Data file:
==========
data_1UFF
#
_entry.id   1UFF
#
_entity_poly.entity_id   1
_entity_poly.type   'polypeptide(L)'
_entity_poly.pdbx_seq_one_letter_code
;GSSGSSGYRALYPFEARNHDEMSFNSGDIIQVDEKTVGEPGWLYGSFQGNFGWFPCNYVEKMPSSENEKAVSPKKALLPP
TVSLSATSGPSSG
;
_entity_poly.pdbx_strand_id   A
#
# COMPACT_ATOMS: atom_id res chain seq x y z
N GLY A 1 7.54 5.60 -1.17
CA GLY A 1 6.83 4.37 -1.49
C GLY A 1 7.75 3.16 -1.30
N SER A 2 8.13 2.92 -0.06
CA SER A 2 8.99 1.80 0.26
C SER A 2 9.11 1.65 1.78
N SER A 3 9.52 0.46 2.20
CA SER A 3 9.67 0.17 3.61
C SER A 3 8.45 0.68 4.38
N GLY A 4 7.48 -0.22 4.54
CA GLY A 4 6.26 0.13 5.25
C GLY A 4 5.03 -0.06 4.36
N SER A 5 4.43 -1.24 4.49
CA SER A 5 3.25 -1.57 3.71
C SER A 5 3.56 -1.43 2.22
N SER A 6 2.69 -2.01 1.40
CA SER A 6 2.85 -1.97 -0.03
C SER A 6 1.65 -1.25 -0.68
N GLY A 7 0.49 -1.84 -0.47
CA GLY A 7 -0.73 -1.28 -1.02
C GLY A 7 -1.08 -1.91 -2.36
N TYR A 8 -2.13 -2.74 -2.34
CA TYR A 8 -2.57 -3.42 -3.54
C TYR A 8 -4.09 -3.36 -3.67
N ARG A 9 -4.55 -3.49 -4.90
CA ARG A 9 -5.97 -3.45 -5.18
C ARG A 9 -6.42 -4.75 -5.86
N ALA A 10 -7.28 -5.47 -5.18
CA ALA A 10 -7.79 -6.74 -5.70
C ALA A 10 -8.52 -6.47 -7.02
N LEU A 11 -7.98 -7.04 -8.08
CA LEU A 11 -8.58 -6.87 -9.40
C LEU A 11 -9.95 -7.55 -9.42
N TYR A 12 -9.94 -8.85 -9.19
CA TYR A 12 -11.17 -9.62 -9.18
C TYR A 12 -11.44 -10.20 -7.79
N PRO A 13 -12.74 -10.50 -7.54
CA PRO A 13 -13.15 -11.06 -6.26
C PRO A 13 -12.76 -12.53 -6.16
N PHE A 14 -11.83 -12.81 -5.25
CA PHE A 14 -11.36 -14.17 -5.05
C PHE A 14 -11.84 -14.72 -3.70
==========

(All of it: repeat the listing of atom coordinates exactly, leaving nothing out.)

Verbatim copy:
data_1UFF
#
_entry.id   1UFF
#
_entity_poly.entity_id   1
_entity_poly.type   'polypeptide(L)'
_entity_poly.pdbx_seq_one_letter_code
;GSSGSSGYRALYPFEARNHDEMSFNSGDIIQVDEKTVGEPGWLYGSFQGNFGWFPCNYVEKMPSSENEKAVSPKKALLPP
TVSLSATSGPSSG
;
_entity_poly.pdbx_strand_id   A
#
# COMPACT_ATOMS: atom_id res chain seq x y z
N GLY A 1 7.54 5.60 -1.17
CA GLY A 1 6.83 4.37 -1.49
C GLY A 1 7.75 3.16 -1.30
N SER A 2 8.13 2.92 -0.06
CA SER A 2 8.99 1.80 0.26
C SER A 2 9.11 1.65 1.78
N SER A 3 9.52 0.46 2.20
CA SER A 3 9.67 0.17 3.61
C SER A 3 8.45 0.68 4.38
N GLY A 4 7.48 -0.22 4.54
CA GLY A 4 6.26 0.13 5.25
C GLY A 4 5.03 -0.06 4.36
N SER A 5 4.43 -1.24 4.49
CA SER A 5 3.25 -1.57 3.71
C SER A 5 3.56 -1.43 2.22
N SER A 6 2.69 -2.01 1.40
CA SER A 6 2.85 -1.97 -0.03
C SER A 6 1.65 -1.25 -0.68
N GLY A 7 0.49 -1.84 -0.47
CA GLY A 7 -0.73 -1.28 -1.02
C GLY A 7 -1.08 -1.91 -2.36
N TYR A 8 -2.13 -2.74 -2.34
CA TYR A 8 -2.57 -3.42 -3.54
C TYR A 8 -4.09 -3.36 -3.67
N ARG A 9 -4.55 -3.49 -4.90
CA ARG A 9 -5.97 -3.45 -5.18
C ARG A 9 -6.42 -4.75 -5.86
N ALA A 10 -7.28 -5.47 -5.18
CA ALA A 10 -7.79 -6.74 -5.70
C ALA A 10 -8.52 -6.47 -7.02
N LEU A 11 -7.98 -7.04 -8.08
CA LEU A 11 -8.58 -6.87 -9.40
C LEU A 11 -9.95 -7.55 -9.42
N TYR A 12 -9.94 -8.85 -9.19
CA TYR A 12 -11.17 -9.62 -9.18
C TYR A 12 -11.44 -10.20 -7.79
N PRO A 13 -12.74 -10.50 -7.54
CA PRO A 13 -13.15 -11.06 -6.26
C PRO A 13 -12.76 -12.53 -6.16
N PHE A 14 -11.83 -12.81 -5.25
CA PHE A 14 -11.36 -14.17 -5.05
C PHE A 14 -11.84 -14.72 -3.70